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The Discovery Process

Description of  Cultural Group

Description & Usage of Tadep Figures

Resources and Further Readings

MAMBILA:
Tadep "Ancestor" Figures

Discovering African Art
Ethan Prosnit

In completing one's discovery we never fail to get an imperfect knowledge of others of which we could have no idea before, so that we cannot solve one doubt without creating several new ones.
                                                                - Joseph Priestley

The Discovery Process: The above Joseph Priestley quote, reflects the main focus of this project. I picked an African art piece from the Worcester African Cultural Center to discover. Through learning about my piece of artwork, I gained knowledge of not only my piece of work but about the entire community that it came from.

The pictures below are the discovery phase of this project. The picture to the left is of the figure that I chose to discover and the picture to the right is of me discovering and interpreting my piece. 

CLICK TO ENLARGE
                 
 

Description of Mambila Cultural Group:

The figure that I have researched above is a Tadep Figure from the Mambila Cultrual Group. The Mambila people live on the border region between Cameroon and Nigeria. (Click for map of region). They live a life dedicated to tilling the soil and harvesting their crops, working as a community, and honoring their spiritual forces and their ancestors. The Mambila have a rather democratic society, with work shared between men and women, and are one of the only communities in West Africa where equality between individuals is stressed.

Description and Usage of Tadep Figures:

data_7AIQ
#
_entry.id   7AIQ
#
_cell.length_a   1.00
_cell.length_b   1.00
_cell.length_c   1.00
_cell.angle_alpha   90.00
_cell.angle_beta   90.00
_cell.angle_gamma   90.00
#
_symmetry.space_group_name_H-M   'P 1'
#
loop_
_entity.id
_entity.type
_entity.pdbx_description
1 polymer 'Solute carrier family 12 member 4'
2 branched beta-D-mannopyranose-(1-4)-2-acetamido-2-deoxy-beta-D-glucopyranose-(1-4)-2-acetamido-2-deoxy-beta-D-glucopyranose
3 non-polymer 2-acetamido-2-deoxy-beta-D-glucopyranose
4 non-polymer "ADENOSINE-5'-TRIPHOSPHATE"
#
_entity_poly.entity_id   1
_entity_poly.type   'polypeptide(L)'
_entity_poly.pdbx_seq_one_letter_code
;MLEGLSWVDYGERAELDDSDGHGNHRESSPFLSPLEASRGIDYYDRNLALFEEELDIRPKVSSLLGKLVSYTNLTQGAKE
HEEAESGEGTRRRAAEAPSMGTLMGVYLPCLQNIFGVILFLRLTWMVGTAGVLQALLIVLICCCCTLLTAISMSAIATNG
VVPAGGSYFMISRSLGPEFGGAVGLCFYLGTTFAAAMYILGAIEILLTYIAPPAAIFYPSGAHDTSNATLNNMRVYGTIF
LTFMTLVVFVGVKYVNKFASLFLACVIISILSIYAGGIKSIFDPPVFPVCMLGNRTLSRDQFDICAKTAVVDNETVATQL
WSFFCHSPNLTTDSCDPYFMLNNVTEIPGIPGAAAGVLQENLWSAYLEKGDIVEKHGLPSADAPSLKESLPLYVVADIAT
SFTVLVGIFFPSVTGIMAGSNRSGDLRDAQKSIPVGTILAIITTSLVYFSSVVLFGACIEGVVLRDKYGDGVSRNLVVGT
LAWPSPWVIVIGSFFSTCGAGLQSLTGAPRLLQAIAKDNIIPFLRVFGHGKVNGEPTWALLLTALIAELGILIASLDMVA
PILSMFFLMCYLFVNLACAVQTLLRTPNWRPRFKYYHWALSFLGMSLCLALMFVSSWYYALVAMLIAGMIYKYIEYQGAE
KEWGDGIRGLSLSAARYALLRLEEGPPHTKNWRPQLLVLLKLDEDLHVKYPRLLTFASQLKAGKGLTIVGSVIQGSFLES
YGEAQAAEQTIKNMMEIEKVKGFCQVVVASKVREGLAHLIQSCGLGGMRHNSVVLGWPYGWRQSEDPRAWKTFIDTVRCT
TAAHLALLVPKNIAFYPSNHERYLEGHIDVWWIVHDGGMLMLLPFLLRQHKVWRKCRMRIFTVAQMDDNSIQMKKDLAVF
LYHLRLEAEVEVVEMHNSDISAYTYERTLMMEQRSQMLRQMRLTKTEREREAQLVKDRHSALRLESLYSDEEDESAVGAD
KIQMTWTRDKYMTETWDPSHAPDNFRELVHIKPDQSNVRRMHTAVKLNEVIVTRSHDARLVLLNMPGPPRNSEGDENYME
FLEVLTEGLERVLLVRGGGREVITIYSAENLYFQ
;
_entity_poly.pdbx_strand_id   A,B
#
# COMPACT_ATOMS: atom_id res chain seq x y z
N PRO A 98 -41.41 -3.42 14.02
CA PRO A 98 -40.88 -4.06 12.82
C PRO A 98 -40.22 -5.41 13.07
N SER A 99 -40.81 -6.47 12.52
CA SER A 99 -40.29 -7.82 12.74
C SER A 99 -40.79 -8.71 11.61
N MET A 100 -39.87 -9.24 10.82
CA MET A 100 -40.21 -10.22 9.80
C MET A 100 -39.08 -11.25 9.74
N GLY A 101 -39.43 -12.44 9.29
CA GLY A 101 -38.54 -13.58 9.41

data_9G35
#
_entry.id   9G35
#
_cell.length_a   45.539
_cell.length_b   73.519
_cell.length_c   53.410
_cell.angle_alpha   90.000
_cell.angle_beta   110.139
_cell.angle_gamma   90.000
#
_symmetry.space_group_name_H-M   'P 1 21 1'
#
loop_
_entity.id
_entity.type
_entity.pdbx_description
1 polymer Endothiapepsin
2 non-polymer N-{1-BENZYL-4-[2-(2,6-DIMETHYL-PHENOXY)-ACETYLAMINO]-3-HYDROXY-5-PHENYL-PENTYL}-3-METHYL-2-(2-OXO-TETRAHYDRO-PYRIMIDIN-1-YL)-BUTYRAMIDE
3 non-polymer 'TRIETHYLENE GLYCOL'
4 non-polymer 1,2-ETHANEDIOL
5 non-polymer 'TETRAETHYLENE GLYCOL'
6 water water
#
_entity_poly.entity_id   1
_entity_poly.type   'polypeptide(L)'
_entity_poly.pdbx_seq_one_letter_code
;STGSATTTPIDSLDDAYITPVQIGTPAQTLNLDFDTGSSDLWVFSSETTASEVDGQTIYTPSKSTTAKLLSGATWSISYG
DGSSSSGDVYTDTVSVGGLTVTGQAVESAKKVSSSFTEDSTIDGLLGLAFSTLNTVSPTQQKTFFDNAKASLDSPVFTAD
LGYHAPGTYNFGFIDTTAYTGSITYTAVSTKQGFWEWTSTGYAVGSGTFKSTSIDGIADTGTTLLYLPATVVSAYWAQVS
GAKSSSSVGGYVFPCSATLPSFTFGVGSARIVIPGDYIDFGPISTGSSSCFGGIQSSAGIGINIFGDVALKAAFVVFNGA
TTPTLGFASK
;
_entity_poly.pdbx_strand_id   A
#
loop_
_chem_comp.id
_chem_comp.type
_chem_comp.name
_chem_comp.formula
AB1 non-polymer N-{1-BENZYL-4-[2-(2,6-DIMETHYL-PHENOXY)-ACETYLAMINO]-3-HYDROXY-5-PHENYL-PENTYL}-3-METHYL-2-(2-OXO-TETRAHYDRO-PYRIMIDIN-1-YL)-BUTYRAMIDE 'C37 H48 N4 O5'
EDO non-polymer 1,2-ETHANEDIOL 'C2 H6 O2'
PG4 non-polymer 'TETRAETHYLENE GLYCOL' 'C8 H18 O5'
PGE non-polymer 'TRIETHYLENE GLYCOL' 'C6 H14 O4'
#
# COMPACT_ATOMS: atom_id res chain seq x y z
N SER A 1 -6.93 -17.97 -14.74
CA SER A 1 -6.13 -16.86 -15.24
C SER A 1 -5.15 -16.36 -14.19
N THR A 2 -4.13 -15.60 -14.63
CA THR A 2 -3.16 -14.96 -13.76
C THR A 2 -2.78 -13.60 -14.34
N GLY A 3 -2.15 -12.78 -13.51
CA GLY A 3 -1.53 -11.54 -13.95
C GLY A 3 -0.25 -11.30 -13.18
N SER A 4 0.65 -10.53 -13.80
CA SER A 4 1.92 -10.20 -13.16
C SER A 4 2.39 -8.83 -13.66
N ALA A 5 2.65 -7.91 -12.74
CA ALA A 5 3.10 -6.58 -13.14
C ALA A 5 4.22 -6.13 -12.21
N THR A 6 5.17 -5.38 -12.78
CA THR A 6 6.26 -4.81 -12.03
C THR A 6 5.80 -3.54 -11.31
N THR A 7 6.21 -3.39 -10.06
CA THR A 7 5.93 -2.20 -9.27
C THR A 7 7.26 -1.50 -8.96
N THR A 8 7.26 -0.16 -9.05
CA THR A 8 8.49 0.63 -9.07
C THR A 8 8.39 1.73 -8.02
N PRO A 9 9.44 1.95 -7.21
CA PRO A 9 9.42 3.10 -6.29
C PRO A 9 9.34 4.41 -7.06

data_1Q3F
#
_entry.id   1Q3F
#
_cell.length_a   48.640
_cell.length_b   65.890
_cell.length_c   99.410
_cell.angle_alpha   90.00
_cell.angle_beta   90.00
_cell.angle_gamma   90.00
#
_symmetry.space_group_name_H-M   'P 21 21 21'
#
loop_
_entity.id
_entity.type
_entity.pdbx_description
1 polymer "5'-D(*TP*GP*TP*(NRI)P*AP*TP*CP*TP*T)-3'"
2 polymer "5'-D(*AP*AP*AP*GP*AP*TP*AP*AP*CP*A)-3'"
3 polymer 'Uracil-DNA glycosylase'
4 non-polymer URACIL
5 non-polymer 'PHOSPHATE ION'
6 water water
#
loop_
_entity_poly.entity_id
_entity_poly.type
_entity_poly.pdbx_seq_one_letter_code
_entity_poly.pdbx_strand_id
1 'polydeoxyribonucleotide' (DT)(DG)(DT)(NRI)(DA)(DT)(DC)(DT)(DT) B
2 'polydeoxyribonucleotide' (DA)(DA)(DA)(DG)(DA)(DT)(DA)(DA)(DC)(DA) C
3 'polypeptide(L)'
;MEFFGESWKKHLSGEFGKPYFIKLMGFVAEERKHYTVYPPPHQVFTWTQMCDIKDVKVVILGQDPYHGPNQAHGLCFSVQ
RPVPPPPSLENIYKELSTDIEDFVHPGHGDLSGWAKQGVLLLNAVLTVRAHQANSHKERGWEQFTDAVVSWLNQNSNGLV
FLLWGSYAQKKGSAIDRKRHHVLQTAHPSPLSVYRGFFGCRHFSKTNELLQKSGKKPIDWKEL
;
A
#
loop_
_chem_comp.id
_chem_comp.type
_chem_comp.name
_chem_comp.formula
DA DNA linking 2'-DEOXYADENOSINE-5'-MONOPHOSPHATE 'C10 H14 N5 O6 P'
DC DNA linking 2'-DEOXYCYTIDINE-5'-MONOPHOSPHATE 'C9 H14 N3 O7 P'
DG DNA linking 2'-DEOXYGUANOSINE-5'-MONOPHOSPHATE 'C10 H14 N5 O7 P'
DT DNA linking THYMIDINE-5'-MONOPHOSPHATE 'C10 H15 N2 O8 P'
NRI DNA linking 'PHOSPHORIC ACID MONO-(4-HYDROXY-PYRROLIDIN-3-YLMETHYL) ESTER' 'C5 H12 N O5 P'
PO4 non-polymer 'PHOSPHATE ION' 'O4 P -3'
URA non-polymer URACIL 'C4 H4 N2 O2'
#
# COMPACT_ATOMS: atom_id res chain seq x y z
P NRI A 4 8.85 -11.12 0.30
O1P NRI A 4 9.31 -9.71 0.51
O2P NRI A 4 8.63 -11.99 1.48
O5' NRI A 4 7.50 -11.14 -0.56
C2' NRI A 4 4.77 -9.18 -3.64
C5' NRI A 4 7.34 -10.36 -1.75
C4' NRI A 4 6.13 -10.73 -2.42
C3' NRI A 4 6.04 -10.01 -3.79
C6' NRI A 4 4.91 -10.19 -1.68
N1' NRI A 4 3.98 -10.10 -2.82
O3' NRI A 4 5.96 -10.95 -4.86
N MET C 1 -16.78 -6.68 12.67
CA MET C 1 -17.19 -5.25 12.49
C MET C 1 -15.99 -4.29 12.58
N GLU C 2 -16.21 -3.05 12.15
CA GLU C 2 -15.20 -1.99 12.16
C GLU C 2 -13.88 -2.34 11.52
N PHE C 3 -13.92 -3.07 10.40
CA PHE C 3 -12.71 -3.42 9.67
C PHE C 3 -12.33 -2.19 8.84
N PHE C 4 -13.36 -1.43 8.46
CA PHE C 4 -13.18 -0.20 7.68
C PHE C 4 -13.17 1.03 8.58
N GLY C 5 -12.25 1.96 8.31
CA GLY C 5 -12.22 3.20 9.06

The main purposes of tadep figures are to honor ancestors of the Mambila people. When creating the tadep the carver will only use one piece of wood, usually a soft wood like pith from a raffia palm. All tadep forms are of humans because they are created to honor and recognize ancestors.


Tadep figures serve many functions for the Mambila. Tadeps personify a healing spirit, protect the shelter from thieves, and encourage fertility. Tadeps are stored in the entrance way of a shelter for ceremonial objects that the elder in the community watches and maintains. These figures, along with other ceremonial objects, are hung above the entrance. The tadep figures are treated rather casually, if one falls to the ground it is left to decay and be pecked and kicked by chickens and goats. It is not uncommon for tadep figures to be replaced every year.

Pictured Above:  Shelter where tadep figures are stored

Common attributes among all tadep figures are the circular eyes, the almond shape mouth, the elongated nose connected to the eyebrows, the feet apart, and the hands in front of the body Noticeable in most tadep figures are holes, scratches, and a generally beat up appearance.

Pictured Below: Examples of other tadep figures                         

Resources and Further Reading on the Mambila Cultural Group and Tadep Figures:

Africa Direct - Ethnographic Art
African Art website that gives descriptions of many different Mambila art forms

Clark University Discovery African Art Website
Professor Jean Borgatti: Spring 2004

Eyo, Ekpo. Two Thousand Years of Nigerian Art. Lagos, Nigeria: Federal Department of Antiquities, 1977.

Roy, Christopher D. African Sculpture. Iowa City, Iowa: The University of Iowa Museum of Art, 1979.

Schwartz, Nancy Beth A. Mambilla Art and Material Culture. Milwaukee, Wisconsin: Milwaukee Public Museum, 1976.

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